Institutions, Emotions and Law: A Goldilocks Problem for Mechanism Design
14 Pages Posted: 21 Nov 2008 Last revised: 8 May 2009
This essay lays out a framework for thinking about institutions, emotions, and law. It combines work that links our emotions with internal, psychological commitments, and an understanding of institutions as mechanisms that re-frame the strategic landscape in a world of potential cooperation and conflict between social actors. This combination suggests a positive theory of moral sentiments, a clearer way to understand the role of emotion in law, and a reframing of the old is/ought distinction, sometimes called the naturalistic fallacy. The internal institutions created through our moral sentiments are important but limited. Our intuitive tool kit for structuring cooperative institutions, and for reacting punitively to transgressions against these institutions provides some reframing solutions. Institutions, however, can originate in many ways and can be located many media - psychology, culture, even the physical world. Law is an institution built across many of these layers, a composite that can create a more nuanced and capable set of structures and responses, leading to a better set of outcomes than would be available in an emotion-only world. The problem for the composite is getting the mix right - both too much emotion and too little can prevent us from fully capturing the expanded solution space which a rule of law can open to its adherents.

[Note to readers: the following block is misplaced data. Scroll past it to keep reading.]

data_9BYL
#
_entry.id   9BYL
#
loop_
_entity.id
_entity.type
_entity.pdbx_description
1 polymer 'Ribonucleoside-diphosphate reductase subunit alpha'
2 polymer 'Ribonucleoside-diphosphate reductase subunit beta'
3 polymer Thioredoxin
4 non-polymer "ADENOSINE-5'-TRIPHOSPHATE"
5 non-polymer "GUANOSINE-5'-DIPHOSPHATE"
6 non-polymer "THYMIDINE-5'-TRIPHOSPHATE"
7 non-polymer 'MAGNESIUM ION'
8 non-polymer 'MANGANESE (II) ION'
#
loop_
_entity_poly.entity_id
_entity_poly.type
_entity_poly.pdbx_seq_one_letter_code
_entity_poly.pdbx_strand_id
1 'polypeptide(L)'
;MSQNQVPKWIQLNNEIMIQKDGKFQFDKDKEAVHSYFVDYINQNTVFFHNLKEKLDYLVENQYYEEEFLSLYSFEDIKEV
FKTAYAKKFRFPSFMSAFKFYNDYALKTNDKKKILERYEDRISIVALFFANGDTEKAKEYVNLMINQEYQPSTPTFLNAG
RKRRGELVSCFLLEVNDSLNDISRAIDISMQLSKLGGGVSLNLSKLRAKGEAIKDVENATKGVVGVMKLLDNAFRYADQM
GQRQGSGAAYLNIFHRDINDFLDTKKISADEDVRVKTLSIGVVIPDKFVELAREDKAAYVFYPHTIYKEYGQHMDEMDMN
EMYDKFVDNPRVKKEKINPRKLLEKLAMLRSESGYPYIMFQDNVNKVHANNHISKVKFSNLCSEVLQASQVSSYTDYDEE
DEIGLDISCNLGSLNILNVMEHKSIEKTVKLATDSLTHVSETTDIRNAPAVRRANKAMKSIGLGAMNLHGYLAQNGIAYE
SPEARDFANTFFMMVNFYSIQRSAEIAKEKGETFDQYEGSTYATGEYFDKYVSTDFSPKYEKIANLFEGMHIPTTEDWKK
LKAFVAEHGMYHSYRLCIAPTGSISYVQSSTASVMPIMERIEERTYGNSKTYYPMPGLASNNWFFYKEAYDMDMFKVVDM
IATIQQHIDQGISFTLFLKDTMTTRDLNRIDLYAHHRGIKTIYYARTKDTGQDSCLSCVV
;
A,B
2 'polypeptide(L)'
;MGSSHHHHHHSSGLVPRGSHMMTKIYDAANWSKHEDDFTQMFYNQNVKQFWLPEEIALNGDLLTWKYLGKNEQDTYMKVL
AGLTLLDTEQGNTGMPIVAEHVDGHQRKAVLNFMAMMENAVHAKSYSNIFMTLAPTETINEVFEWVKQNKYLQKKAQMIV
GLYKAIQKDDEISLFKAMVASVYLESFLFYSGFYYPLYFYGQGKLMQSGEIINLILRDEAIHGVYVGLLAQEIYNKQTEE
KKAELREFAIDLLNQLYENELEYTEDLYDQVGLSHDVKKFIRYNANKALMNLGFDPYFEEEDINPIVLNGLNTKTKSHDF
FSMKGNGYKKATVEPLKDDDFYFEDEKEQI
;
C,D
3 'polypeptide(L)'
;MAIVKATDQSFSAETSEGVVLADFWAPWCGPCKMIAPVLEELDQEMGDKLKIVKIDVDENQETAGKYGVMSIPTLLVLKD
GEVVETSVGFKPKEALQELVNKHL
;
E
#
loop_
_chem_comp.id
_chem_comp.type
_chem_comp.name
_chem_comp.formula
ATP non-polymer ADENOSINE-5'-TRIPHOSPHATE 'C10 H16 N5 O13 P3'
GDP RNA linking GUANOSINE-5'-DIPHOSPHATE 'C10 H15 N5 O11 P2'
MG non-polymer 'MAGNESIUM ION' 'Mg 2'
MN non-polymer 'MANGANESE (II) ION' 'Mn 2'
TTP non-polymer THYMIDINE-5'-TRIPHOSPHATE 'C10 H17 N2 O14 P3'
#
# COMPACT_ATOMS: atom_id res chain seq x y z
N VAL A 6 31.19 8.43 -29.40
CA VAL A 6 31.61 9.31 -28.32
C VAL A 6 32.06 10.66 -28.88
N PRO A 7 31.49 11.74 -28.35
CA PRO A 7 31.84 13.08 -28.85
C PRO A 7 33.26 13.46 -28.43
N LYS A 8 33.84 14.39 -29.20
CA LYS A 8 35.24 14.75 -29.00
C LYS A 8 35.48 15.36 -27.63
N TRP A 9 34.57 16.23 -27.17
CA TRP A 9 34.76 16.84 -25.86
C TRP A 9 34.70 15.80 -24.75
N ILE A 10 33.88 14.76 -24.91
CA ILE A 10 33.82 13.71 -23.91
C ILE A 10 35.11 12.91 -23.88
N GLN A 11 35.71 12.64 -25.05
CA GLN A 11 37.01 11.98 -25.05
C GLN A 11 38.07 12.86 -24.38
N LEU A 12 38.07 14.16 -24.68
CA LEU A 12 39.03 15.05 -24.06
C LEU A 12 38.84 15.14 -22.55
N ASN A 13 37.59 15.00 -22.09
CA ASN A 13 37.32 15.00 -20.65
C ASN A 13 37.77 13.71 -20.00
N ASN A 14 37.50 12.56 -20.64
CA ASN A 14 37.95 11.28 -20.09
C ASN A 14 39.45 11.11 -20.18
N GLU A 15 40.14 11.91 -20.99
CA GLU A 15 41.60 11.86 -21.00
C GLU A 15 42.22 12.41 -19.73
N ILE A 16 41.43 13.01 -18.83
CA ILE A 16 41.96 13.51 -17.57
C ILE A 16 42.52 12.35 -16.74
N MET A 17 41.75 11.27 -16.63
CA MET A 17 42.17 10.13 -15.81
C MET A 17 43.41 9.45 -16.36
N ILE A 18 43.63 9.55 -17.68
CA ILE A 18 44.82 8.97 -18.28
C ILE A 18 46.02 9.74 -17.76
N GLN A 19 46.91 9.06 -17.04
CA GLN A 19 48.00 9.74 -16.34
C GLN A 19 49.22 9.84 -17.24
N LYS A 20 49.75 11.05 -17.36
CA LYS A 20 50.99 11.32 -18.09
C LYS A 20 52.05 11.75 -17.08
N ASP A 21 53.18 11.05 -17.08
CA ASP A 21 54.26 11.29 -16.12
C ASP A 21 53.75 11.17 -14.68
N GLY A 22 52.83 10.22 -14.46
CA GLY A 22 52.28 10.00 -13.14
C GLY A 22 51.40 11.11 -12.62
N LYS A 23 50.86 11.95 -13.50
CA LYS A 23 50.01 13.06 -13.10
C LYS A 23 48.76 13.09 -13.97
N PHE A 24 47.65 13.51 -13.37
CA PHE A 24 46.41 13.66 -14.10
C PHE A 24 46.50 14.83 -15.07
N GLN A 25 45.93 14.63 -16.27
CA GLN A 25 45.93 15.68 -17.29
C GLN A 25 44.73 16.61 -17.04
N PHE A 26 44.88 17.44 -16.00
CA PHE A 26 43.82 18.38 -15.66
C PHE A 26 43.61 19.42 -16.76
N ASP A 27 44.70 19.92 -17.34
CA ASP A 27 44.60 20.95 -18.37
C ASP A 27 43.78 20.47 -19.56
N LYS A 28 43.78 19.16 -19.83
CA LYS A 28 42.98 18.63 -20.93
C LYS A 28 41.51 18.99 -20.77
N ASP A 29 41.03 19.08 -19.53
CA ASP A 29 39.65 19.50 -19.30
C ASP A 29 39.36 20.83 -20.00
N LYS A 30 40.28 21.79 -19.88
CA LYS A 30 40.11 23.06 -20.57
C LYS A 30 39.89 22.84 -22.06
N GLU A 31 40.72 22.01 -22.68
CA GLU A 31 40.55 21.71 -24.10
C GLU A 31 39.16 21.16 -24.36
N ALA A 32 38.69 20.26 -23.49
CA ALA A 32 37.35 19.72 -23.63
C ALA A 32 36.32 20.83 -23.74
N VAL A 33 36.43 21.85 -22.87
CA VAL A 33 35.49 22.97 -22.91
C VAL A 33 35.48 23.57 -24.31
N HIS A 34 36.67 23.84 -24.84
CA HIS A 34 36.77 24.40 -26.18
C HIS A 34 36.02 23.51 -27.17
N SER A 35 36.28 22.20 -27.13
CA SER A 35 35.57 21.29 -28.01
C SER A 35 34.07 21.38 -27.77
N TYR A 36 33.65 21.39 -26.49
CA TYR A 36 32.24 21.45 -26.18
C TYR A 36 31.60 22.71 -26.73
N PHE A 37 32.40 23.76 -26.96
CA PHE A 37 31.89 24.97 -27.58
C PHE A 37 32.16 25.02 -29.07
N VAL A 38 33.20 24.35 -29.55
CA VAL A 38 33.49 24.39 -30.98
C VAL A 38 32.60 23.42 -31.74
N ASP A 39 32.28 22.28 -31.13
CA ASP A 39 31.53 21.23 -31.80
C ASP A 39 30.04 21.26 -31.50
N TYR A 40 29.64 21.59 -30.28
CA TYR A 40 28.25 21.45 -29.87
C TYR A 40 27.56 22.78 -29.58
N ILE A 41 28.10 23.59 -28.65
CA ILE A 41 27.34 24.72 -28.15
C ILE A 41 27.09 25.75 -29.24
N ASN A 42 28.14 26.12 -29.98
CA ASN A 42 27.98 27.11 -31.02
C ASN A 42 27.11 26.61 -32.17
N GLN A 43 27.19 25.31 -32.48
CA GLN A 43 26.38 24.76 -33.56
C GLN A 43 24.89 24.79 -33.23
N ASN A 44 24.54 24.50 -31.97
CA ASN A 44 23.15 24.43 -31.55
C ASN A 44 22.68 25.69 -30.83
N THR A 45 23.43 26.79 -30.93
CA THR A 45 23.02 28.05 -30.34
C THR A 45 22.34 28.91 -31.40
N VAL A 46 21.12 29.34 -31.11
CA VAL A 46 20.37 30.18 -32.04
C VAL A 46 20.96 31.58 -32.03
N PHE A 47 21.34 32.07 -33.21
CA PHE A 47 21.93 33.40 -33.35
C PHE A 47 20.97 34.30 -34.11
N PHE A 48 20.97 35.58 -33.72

Keywords: Emotions, Law, Commitment, Moral Commitment, Mechanism Design
JEL Classification: K10
Suggested Citation: Suggested Citation